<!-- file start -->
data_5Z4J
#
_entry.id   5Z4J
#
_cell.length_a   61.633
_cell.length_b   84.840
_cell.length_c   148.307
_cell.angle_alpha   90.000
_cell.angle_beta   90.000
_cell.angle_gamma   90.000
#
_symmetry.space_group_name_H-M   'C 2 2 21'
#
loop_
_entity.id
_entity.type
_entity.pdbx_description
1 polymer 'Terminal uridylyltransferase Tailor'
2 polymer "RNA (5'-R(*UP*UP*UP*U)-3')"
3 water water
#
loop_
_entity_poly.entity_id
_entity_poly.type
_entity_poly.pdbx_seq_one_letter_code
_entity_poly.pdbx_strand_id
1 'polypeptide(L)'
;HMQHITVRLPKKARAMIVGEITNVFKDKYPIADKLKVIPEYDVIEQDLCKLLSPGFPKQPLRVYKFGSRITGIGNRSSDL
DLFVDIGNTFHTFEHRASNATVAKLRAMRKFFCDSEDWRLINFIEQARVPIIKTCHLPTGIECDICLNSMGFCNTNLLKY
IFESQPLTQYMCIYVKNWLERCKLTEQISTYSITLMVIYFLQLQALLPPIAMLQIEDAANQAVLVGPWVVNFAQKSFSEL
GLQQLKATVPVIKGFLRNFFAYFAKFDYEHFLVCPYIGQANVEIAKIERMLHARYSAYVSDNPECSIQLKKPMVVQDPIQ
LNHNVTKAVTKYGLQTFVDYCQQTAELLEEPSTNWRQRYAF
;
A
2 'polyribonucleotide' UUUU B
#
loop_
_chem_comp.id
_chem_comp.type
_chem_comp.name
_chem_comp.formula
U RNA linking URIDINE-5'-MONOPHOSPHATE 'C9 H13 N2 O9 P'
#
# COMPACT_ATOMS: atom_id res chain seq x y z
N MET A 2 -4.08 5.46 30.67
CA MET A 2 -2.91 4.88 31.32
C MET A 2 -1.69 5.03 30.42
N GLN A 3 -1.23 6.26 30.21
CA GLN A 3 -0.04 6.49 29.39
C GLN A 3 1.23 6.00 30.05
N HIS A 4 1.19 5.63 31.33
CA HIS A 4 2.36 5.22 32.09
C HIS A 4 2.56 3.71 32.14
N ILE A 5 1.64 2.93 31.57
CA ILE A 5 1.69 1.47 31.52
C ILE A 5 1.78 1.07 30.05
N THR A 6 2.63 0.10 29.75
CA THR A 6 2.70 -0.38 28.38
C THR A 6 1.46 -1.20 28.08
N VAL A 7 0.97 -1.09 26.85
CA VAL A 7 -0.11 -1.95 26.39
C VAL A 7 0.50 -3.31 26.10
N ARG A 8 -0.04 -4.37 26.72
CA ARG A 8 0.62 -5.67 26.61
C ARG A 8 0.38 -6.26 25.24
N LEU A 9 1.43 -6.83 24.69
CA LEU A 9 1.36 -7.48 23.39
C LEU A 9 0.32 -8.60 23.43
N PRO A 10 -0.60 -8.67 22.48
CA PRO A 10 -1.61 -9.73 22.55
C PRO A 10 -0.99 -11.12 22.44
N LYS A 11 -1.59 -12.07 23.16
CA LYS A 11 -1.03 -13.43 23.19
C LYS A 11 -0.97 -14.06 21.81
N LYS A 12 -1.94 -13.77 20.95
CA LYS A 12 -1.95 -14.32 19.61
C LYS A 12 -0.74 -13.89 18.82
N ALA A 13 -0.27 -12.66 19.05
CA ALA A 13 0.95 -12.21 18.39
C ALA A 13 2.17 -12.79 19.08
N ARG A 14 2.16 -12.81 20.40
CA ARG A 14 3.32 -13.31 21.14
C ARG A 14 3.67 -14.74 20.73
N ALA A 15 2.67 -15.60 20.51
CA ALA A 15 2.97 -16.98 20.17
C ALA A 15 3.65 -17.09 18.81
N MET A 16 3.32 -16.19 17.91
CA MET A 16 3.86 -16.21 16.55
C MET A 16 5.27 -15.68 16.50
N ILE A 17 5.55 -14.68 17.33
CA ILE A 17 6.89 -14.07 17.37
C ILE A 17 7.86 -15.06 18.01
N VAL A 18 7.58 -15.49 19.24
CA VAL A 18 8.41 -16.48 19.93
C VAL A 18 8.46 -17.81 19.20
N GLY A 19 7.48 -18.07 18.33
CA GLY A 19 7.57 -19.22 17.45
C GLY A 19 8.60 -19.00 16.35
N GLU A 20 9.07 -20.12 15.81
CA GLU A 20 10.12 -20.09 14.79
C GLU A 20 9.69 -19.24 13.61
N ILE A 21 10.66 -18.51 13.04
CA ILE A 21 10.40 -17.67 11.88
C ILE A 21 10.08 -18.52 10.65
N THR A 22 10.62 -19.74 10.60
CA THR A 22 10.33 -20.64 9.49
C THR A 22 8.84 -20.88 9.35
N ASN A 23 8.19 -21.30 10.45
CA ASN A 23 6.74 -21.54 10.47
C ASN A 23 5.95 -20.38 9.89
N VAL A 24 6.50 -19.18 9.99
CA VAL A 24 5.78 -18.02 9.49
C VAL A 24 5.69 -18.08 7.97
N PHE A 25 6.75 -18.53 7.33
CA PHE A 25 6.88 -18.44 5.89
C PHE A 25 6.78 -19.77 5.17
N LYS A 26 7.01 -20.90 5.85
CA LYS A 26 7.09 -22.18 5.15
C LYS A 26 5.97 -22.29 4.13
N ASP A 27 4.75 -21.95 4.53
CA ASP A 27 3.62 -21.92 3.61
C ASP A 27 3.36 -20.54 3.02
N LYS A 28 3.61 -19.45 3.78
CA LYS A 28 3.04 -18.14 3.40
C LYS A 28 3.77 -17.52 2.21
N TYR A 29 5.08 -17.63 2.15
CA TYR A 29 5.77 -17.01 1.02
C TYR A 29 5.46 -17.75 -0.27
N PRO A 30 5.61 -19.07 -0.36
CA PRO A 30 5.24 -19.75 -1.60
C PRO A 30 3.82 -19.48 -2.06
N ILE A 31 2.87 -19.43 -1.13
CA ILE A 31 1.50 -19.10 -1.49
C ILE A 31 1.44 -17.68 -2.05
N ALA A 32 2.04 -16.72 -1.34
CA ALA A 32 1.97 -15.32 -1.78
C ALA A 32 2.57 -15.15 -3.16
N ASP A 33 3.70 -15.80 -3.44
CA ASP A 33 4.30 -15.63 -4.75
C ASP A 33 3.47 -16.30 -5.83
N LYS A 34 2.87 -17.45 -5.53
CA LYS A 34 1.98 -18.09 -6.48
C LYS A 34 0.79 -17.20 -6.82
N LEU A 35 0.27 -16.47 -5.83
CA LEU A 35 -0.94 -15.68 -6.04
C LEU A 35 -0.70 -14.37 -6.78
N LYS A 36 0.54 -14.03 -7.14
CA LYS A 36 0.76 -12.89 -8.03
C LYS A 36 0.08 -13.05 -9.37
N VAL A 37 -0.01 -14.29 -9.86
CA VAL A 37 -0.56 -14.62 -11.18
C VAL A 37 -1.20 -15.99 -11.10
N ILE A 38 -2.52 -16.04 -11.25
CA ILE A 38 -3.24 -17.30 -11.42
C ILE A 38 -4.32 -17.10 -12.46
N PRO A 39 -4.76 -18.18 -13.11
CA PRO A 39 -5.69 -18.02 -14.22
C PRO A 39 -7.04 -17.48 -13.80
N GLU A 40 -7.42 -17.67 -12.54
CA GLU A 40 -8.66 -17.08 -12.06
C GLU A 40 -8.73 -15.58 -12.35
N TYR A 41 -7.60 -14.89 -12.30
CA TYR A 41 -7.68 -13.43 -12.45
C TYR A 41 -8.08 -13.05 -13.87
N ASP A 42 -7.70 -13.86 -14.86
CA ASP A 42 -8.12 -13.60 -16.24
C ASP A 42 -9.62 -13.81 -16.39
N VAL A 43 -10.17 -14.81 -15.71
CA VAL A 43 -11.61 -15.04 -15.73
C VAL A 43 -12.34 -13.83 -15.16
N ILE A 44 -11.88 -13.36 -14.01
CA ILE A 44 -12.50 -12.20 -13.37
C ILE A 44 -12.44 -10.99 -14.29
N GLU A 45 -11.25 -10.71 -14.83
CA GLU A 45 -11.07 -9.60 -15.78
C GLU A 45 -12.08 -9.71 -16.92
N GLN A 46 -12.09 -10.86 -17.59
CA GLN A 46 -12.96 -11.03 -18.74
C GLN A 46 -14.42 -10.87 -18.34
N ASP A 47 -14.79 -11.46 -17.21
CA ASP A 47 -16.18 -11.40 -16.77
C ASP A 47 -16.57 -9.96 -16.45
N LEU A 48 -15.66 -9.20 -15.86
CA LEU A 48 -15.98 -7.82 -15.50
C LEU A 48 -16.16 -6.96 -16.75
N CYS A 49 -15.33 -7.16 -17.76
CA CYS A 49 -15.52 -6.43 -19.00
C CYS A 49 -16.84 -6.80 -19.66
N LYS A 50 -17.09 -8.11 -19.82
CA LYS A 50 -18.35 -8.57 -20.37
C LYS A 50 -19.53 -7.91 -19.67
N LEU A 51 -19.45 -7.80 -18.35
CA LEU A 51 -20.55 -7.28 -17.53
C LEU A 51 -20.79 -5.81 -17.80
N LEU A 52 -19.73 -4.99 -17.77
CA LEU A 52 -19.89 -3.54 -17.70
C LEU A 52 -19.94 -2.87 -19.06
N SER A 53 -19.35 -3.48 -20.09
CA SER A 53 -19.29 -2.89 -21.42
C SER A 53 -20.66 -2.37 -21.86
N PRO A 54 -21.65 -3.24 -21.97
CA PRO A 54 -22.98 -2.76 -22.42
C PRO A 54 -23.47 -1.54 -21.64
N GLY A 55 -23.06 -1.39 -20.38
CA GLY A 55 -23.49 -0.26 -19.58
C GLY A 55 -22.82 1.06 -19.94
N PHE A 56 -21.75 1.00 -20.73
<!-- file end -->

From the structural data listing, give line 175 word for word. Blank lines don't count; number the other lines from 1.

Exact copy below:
CA GLU A 45 -11.07 -9.60 -15.78